The partnership aims to “revolutionize” the aerospace industry, leveraging additive manufacturing, known as 3D printing, to help airlines to improve their designs, including making complex parts on demand and manufacturing discontinued parts.

Under the partnership, a pilot project will develop 3D printing solutions for aircraft cabin interior products for Etihad, the UAE’s national carrier.  Continue reading Siemens, Strata and Etihad team up to create 3D printed interiors for planes

OR Laser claims its 3D printing method will innovate jewellery industry

3d printed jewellery
3D printing can produce complex shapes but the finishing when it comes to metal has not so far matched traditional manufacturing methods

OR Laser believes the jewellery industry will be the main beneficiary of Orlas Creator

OR Laser believes it is on the cusp of further innovate the jewellery industry with the introduction of its new and accessible metal additive manufacturing system, the Orlas Creator. 

OR says its Orlas Creator offers an “economically profitable” metal system with “superior speed and productivity gains by way of its unique” circular build-platform design in combination with a proprietary, rotation-led precision coater blade that will bring new value creation opportunities for jewellery brands.

During its 30-year history, 3D printing has already caused some serious disruption within the jewellery industry by facilitating new approaches to jewellery design and manufacturing.  Continue reading OR Laser claims its 3D printing method will innovate jewellery industry

Formlabs raises $35 million in funding round led by Foundry Group and Autodesk

formlabs-setup

Formlabs, the designer and manufacturer of 3D printing systems, has raised $35 million in Series B funding from Foundry Group and Autodesk, and says it plans to collaborate strategically with Autodesk.

The latest investment round, led by Foundry Group, includes participation from existing investors DFJ Growth, Pitango Venture Capital, and Cagni Ventures, bringing Formlabs’ total investment to date to $55 million.

The new investment will enable Formlabs to scale its operations to meet growing customer demand worldwide, grow research and development efforts, and to extend Formlabs’ reach in the market and ecosystem.  Continue reading Formlabs raises $35 million in funding round led by Foundry Group and Autodesk

Adidas reveals ‘first’ robot-manufactured shoes

Adidas has unveiled the first product to be created at its industry-changing SpeedFactory facility in Ansbach, Germany – in its Futurecraft MFG (Made for Germany) series, 500 pairs of which will be sold to the general public.

Designed to provide the “ultimate fit”, Adidas claims its Futurecraft MFG shoe is the first step in what Adidas believes will be a “game-changing” moment for the industry – mainly because the system customises the shoe for the shapes and motions of the individual customer’s feet.

The shoe is the first high performance footwear to come out of the Adidas SpeedFactory, which will ultimately allow for the creation of footwear made for the specific fit and functional needs of consumers.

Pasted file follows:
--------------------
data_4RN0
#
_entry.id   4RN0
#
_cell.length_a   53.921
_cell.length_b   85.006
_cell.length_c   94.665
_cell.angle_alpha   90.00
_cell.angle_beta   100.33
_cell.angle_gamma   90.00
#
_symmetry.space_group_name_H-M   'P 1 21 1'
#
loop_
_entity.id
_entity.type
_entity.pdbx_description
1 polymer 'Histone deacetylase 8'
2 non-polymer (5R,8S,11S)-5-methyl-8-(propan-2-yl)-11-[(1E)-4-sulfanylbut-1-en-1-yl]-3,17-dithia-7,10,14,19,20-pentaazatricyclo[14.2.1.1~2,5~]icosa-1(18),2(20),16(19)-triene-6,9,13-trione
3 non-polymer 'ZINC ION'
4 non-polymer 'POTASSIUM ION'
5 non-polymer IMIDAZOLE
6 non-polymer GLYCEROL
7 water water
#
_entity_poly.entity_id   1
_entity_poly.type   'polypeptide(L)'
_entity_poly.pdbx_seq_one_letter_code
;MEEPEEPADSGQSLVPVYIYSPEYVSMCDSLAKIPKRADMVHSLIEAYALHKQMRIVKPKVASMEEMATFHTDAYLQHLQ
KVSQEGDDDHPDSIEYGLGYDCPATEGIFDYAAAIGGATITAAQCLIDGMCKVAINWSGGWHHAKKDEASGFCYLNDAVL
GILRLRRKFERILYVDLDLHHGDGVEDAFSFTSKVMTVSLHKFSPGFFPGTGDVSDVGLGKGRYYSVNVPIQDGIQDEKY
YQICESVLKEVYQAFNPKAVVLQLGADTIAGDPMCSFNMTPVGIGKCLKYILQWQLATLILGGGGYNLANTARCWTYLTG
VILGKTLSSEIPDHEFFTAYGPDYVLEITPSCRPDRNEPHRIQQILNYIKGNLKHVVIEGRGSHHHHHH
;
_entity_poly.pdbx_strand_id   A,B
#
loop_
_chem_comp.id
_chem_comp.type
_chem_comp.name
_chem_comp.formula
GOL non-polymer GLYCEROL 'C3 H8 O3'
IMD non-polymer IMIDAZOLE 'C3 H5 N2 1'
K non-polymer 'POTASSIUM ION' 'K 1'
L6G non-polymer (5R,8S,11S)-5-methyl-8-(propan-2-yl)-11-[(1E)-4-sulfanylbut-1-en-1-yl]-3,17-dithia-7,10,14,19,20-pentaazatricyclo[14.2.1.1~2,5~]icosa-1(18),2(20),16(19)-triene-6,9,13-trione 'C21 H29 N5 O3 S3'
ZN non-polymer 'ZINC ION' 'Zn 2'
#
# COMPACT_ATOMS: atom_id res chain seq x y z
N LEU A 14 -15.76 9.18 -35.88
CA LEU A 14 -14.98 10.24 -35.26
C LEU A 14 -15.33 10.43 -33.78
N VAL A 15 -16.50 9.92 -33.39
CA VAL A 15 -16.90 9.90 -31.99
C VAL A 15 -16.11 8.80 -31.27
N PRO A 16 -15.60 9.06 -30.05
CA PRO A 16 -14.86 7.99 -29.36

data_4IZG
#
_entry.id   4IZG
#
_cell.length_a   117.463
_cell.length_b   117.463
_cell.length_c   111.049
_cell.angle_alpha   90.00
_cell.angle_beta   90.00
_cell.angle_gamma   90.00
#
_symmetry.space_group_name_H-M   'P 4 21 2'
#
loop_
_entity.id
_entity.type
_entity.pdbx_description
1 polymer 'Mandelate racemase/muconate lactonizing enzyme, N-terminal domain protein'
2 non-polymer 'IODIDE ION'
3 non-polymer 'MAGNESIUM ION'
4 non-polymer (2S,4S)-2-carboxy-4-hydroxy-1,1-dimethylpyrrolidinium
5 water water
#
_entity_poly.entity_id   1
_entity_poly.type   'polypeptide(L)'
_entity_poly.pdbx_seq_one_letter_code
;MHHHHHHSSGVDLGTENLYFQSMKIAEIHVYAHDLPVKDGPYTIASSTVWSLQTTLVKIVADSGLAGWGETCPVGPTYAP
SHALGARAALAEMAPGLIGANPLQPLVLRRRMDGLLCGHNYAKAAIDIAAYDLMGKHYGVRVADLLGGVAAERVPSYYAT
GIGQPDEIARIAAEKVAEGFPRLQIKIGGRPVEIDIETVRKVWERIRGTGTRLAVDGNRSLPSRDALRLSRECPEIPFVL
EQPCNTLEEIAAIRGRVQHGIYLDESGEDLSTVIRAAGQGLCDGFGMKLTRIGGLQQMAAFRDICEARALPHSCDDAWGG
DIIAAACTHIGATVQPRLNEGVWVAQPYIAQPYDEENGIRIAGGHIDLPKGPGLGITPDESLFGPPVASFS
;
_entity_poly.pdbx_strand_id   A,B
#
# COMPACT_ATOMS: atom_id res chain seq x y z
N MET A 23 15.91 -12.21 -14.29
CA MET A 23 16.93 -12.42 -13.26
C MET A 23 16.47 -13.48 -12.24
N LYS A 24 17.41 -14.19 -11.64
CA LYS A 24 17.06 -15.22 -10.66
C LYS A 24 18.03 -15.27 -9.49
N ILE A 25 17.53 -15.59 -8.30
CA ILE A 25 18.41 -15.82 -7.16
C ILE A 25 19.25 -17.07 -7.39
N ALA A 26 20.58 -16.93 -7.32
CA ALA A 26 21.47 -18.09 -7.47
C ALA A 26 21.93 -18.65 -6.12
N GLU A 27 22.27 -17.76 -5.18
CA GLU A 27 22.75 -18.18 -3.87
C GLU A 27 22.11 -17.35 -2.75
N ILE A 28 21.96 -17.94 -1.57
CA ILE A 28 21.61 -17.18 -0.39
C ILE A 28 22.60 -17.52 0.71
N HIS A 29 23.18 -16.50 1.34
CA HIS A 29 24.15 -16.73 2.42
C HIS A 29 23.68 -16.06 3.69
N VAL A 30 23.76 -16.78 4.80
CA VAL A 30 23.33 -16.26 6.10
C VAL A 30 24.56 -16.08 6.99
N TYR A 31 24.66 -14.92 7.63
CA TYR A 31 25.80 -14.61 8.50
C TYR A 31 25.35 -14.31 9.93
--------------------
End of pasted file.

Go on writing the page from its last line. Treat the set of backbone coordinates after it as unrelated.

The SpeedFactory is the name given by Adidas to its advanced manufacturing facilities, featuring high levels of robotics, automation and 3D printing. The first one was opened in Germany, and another one is being built in the US.

Continue reading Adidas reveals ‘first’ robot-manufactured shoes

Are Britain’s small firms ready for robotics and automation?

The Ero robot, designed at Umeå Institute of Design
The Ero robot, designed at Umeå Institute of Design

New research from AXA suggests small firms in the UK are sceptical about the prospects of next-gen tech – from 3D printing, and smart homes, to robotics and driverless cars – reaching their workplaces.

While more than 40 per cent of small businesses don’t yet have a website, the study found that most of them do plan to move online in the next twelve months. If these plans are fulfilled, only 7 per cent of UK businesses will remain offline by this time next year. Few are ready to plunge deeper into the digital revolution, however.

Just one in five plan to migrate to the Cloud in the coming years, and only six per cent of business owners say they expect to adopt smart technologies. Driverless cars, which are set to hit UK roads as early as 2020, have an equally low resonance, as just 8 per cent of business owners expect they will drive one.  Continue reading Are Britain’s small firms ready for robotics and automation?

Stratasys to launch universal design-to-3D print application

stratasys grabcad 3d print

Stratasys, a maker of 3D printers, has embarked on an ambitious plan to become more of a software company by launching a design application built using open source standards

Stratasys says GrabCAD Print is built on a proven, cloud-based SaaS platform and a “new business intelligence environment”, which will make designing and making 3D printing “easier, more intuitive and readily accessible”. 

Stratasys is known as 3D printing and additive manufacturing solutions company – it’s a hardware company. But the new software strategy is designed to make 3D printing significantly easier, more intuitive and highly accessible – which, in turn, will expand the company’s market into the software sector.

Stratasys’ application is powered by a new, open architecture “design-to-3D print” workflow application, GrabCAD Print – residing on the popular GrabCAD SaaS platform and supported by a community of more than 3 million designers, engineers and students.  Continue reading Stratasys to launch universal design-to-3D print application